Trump's intel chief ends election security briefings to Hill

FILE - In this Dec. 9, 2019, file photo, Rep. John Ratcliffe, R-Texas, during the House impeachment inquiry hearings in Washington. The Trump administration has ended all election security briefings to Congress just weeks before Americans cast their ballots for president. The top U.S. intelligence official, National Intelligence Director John Ratcliffe, told lawmakers Friday, Aug. 28, 2020 that they would only be receiving written updates about election security to help ensure the information is not misunderstood nor politicized. (Doug Mills/The New York Times via AP, Pool)
FILE - In this Dec. 9, 2019, file photo, Rep. John Ratcliffe, R-Texas, during the House impeachment inquiry hearings in Washington. The Trump administration has ended all election security briefings to Congress just weeks before Americans cast their ballots for president. The top U.S. intelligence official, National Intelligence Director John Ratcliffe, told lawmakers Friday, Aug. 28, 2020 that they would only be receiving written updates about election security to help ensure the information is not misunderstood nor politicized. (Doug Mills/The New York Times via AP, Pool)

WASHINGTON – The nation’s top intelligence official has informed Congress that his office will no longer give in-person election security briefings on Capitol Hill, a move that raised concern among lawmakers Saturday about the public’s right to know about foreign interference in the upcoming presidential election.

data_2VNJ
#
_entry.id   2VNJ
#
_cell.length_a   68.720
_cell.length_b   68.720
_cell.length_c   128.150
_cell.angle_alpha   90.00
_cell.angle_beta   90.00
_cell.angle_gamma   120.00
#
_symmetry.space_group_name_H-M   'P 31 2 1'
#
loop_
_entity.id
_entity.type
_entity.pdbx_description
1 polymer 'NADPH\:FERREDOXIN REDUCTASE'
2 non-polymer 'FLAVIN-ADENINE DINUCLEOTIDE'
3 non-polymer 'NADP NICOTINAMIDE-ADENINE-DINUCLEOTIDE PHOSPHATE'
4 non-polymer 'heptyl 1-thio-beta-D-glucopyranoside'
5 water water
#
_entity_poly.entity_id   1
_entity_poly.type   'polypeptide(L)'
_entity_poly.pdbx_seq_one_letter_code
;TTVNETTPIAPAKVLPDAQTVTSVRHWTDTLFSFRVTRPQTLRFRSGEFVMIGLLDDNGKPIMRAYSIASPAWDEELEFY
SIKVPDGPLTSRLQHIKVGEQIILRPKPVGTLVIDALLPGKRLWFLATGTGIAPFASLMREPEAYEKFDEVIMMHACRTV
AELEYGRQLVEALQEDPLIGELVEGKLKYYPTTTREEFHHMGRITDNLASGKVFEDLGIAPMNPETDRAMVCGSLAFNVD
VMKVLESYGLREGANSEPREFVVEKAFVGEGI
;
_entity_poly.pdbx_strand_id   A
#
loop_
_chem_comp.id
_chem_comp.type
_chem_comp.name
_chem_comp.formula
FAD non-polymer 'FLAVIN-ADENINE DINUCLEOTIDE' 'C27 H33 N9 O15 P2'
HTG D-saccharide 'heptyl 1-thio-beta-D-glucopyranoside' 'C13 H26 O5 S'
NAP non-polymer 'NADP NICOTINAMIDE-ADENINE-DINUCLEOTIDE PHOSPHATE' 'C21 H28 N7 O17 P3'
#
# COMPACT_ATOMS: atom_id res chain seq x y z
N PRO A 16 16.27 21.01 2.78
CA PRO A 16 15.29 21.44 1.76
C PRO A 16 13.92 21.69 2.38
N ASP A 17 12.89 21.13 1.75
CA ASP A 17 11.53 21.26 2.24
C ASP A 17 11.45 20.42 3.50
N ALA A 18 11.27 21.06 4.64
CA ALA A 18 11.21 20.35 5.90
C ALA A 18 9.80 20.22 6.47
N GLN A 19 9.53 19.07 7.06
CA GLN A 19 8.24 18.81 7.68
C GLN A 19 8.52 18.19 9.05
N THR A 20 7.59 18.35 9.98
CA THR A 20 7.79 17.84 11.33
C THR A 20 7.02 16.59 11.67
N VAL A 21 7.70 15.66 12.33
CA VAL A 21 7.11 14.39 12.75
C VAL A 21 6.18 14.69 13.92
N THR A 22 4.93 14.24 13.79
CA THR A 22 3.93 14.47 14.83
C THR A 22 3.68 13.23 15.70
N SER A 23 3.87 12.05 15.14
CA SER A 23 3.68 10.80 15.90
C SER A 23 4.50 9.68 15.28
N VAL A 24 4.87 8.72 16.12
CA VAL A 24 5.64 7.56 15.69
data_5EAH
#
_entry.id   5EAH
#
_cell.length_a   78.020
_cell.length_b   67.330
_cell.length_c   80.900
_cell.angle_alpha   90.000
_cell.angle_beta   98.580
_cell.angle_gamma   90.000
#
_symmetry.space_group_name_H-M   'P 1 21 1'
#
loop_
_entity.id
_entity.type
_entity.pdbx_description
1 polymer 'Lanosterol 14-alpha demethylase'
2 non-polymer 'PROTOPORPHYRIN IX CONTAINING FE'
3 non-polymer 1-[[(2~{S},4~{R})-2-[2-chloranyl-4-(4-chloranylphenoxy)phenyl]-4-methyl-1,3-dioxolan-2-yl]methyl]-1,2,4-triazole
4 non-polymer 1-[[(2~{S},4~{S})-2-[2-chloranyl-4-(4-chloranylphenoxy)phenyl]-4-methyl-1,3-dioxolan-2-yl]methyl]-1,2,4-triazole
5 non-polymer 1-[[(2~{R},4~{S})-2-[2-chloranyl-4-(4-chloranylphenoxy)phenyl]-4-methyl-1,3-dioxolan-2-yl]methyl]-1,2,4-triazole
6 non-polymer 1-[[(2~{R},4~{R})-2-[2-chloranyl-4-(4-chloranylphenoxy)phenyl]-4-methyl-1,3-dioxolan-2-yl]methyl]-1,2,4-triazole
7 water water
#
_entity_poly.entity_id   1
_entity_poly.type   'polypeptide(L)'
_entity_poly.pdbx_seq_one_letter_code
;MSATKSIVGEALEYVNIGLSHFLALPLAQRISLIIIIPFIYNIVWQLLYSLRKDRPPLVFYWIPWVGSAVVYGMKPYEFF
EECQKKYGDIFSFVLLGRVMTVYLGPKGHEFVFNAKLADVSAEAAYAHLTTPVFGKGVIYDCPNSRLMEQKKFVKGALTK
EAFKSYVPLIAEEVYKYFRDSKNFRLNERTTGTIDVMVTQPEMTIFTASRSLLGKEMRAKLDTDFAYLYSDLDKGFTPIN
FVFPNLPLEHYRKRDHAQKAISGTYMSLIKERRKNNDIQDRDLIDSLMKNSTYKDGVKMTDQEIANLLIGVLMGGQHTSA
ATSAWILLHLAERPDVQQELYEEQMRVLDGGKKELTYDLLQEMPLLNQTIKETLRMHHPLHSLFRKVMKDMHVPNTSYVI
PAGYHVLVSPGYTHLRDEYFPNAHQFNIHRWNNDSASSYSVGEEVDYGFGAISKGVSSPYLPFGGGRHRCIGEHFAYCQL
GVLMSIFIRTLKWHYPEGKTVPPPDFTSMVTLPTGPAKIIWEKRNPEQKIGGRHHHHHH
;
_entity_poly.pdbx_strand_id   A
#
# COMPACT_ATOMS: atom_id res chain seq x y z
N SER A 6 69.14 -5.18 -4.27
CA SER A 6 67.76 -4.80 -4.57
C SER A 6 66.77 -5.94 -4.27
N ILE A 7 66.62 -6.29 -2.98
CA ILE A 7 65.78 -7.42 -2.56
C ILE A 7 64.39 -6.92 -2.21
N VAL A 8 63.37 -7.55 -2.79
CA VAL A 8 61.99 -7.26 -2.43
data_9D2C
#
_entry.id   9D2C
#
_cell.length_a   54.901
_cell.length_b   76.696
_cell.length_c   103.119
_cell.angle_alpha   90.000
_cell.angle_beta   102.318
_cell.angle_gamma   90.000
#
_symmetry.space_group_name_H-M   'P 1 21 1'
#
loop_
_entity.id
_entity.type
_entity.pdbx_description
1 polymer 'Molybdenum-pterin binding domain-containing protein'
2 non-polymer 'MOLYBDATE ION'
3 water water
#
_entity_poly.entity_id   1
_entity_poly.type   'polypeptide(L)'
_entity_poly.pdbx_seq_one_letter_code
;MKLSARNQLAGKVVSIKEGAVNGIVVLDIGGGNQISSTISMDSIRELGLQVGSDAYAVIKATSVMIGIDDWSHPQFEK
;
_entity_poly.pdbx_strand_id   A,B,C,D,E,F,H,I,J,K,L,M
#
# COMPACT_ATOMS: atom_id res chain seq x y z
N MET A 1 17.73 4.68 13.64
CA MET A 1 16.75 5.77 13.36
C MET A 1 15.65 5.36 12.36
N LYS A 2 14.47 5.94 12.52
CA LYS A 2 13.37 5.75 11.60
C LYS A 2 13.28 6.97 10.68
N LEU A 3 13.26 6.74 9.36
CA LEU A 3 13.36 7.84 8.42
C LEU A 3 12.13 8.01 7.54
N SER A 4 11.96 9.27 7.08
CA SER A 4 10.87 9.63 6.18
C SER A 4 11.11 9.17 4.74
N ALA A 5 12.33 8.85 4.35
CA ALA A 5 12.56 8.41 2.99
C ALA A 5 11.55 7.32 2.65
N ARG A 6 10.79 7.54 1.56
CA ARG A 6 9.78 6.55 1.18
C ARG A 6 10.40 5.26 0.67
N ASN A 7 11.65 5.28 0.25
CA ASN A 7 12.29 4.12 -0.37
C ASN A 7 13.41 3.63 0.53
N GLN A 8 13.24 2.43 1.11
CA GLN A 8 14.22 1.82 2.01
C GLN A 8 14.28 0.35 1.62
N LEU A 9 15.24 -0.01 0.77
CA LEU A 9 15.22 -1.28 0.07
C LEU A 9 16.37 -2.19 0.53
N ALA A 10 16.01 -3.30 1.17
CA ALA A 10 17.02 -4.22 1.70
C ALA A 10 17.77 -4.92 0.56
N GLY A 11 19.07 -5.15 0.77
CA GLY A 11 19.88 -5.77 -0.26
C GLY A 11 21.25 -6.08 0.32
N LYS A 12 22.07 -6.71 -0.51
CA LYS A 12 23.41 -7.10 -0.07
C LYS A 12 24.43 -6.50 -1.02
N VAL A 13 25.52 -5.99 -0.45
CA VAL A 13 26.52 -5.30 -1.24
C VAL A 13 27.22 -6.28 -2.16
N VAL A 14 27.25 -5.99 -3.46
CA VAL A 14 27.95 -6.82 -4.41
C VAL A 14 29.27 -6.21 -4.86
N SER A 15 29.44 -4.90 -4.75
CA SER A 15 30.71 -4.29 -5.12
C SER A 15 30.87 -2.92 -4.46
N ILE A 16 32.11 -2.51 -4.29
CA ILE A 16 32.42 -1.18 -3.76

President Donald Trump said National Intelligence Director John Ratcliffe made the decision because the administration "got tired” of intelligence about election security leaking from Congress.

“They leaked the information ... and what's even worse, they leaked the wrong information and we got tired of it,” Trump told reporters while attending a briefing on Hurricane Laura in Orange, Texas. He didn't offer details to support his statement.

Sen. Angus King, I-Maine, said the idea that the national intelligence director’s office would stop briefing Congress on foreign threats to the U.S. election is “an outrage” and that written updates were “flatly insufficient.”

“America’s election — indeed, our foundation of democracy itself — is under threat as we face weaponized disinformation from global foes around the planet,” King, a member of the Senate's intelligence committee, said in a lengthy statement. “To stifle and limit the American peoples’ awareness of this fact cannot be explained — or allowed.”

Ratcliffe, who oversees the nation's intelligence agencies, sent formal notification letters Saturday to the Senate and House leadership and the chairmen and ranking members of both chambers' intelligence committees.

In the letter, Ratcliffe wrote: “I believe this approach helps ensure, to the maximum extent possible, that the information ODNI provides the Congress in support of your oversight responsibilities on elections security, foreign malign influence, and election interference is not misunderstood nor politicized.”

White House chief of staff Mark Meadows, who was with Trump in Texas, said lawmakers will still be sent full written readouts. Meadows said Ratcliffe is going to make sure there are "proper tools for their oversight.”